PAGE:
Is HSBC About To Get Hung Out To Dry For Greenwashing?

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U.K. advertising watchdog, the Advertising Standards Authority, is in the midst of deciding whether or not to caution HSBC over “misleading” adverts. The campaigns in question allude to climate action by the major financial institution while omitting key data about its own emissions. If an official warning is issued, it will be the first time a major bank has been called out for incomplete environmental claims.

At the centre of the ASA’s concern are two bus stop posters, showcased in Bristol and London in October last year. Both received complaints about misinformation. A draft regarding the ASA’s decision has been seen by Financial News and confirms that HSBC could be instructed to not withhold “significant information about its contribution to carbon dioxide and greenhouse gas emissions”.

Photo by M Schultz at Unsplash.

Why greenwashing is a huge problem

The term “greenwashing” covers a plethora of activities that all share one common goal: making an individual or organisation appear more environmentally motivated than they are in practice. The fashion industry has come under intense scrutiny in recent years, owing to the enormous greenhouse gas emissions contribution that it makes. Now, wider institutions and markets are being highlighted as serial perpetrators as well.

A recent study has revealed that 68 percent of U.S. CEOs know that the companies they lead are guilty of greenwashing. A further 66 percent pondered the authenticity of organisation-wide sustainability efforts. 

As new apps, social platforms and media publishing spreads the message about greenwashing and how to spot it, brands are finding themselves being usurped by genuinely sustainable alternatives.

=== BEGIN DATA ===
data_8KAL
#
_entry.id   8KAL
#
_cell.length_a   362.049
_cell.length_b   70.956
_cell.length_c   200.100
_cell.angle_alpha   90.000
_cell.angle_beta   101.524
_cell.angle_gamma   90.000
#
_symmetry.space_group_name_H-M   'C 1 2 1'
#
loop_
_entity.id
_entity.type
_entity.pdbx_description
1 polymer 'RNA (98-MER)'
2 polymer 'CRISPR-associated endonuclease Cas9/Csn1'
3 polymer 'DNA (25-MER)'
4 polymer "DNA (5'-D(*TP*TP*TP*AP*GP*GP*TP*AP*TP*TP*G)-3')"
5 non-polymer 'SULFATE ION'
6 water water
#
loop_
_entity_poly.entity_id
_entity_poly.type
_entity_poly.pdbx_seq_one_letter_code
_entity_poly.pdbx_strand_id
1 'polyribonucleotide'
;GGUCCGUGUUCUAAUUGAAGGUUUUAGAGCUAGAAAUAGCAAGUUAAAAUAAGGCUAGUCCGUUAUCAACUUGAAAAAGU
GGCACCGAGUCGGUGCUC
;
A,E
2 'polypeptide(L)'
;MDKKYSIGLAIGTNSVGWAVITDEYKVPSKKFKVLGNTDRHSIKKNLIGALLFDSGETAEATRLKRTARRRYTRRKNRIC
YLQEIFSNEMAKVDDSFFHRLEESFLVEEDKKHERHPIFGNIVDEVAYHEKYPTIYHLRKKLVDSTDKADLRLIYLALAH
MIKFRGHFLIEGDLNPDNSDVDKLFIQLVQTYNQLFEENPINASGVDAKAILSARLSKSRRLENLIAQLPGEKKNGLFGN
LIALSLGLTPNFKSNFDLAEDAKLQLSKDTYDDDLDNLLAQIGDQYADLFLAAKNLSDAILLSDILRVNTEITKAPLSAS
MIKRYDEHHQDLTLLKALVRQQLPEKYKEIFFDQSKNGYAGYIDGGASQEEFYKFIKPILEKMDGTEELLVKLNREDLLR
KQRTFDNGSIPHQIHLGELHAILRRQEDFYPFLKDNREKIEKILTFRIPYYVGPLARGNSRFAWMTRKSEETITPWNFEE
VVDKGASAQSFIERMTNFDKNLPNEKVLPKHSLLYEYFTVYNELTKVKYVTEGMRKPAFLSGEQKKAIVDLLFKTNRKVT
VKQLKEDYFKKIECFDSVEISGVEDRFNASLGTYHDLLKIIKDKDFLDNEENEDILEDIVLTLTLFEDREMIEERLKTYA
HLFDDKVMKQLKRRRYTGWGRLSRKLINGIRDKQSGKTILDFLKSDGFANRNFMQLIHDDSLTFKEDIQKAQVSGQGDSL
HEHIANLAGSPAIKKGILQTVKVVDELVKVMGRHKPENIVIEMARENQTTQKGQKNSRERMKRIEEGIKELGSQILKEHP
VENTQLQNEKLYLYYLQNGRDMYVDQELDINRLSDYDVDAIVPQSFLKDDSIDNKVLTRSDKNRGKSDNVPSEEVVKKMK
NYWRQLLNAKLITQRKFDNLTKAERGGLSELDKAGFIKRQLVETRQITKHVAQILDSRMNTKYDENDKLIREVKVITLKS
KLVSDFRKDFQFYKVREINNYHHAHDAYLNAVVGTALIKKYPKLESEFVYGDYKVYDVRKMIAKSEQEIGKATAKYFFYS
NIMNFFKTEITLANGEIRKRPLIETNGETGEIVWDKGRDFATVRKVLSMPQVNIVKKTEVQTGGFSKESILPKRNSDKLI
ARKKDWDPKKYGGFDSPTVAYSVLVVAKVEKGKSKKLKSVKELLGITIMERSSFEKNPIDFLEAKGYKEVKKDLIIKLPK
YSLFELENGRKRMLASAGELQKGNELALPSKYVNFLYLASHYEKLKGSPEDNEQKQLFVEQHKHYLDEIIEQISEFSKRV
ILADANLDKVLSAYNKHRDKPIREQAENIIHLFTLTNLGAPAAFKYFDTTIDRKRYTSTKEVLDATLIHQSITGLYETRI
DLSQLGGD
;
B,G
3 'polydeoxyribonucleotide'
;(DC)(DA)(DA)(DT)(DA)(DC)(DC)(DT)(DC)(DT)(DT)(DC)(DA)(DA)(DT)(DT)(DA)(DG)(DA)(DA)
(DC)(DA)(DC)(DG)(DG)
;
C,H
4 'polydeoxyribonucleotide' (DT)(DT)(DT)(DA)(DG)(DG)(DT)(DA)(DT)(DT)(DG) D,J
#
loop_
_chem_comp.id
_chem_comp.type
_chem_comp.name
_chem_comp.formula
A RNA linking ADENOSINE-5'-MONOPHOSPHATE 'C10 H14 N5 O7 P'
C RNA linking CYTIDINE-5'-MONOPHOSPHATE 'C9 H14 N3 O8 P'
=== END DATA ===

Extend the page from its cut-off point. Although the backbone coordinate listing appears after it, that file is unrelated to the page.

HSBC is by far not the only bank customers can choose from and the ASA has a history of following through with its threats. Both BMW and Shell have had adverts reviewed and banned for being misleading.

Photo from Financial News.

The adverts causing consternation

The first HSBC coming under scrutiny reads: “Climate change doesn’t do borders. Neither do rising sea levels. That’s why HSBC is aiming to provide up to $1tn in financing and investment globally to help our clients transition to net zero.” 

The second follows the same tack, stating: “Climate change doesn’t do borders. So in the UK, we’re helping to plant 2 million trees, which will lock in 1.25 million tonnes of carbon over their lifetime.”

Concerns have been raised about greenwashing by omission owing to the fact that HSBC continues to invest massively in fossil fuels. Adblock Bristol made a complaint drawing attention to this issue, highlighting that HSBC directly funds “the leading cause of climate breakdown”.

Photo by Marc Rentschler at Unsplash.

Initial conclusions from the ASA state that how environmentally astute and active companies are represents a significant interest to the average consumer. With this in mind, claims of climate action could be deemed as swaying customers to work with HSBC by opening bank accounts or taking out loans. If the pretences are false, the public will have been misled.

“We considered that consumers would not expect that HSBC, in making unqualified claims about its environmentally beneficial work, would also be simultaneously involved in the financing of businesses which made significant contributions to carbon dioxide and other greenhouse gas emissions, and therefore directly conflicted with the aims of a transition to net zero,” the report states. 

Particularly noted was that HSBC revealed through its annual report that it intends to keep funding coal mining until at least 2040. If the bank intends to phase out financing after that, the ASA has deemed the move as slower than it needs to be.

Image by Markus Spiske from Pexels.

HSBC argues its case

HSBC commented that its advertising claims should be taken in an isolated context and that consumers would not regard them as a wider declaration of green credentials. During the COP26 summit, held in November last year, HSBC was one of multiple banks, investors, and insurers to commit to cutting emissions. The move was part of the United Nations’ Glasgow Financial Alliance for Net Zero and likely a reaction to shareholder requests.

In January last year, HSBC was faced with a shareholder vote to reduce fossil fuel interests. At the time, it was one of the biggest financiers of the sector globally. Previously, the bank had pledged to commit to numerous climate-saving initiatives, while never promising to stop funding coal.


Lead photo by Kit Suman at Unsplash.

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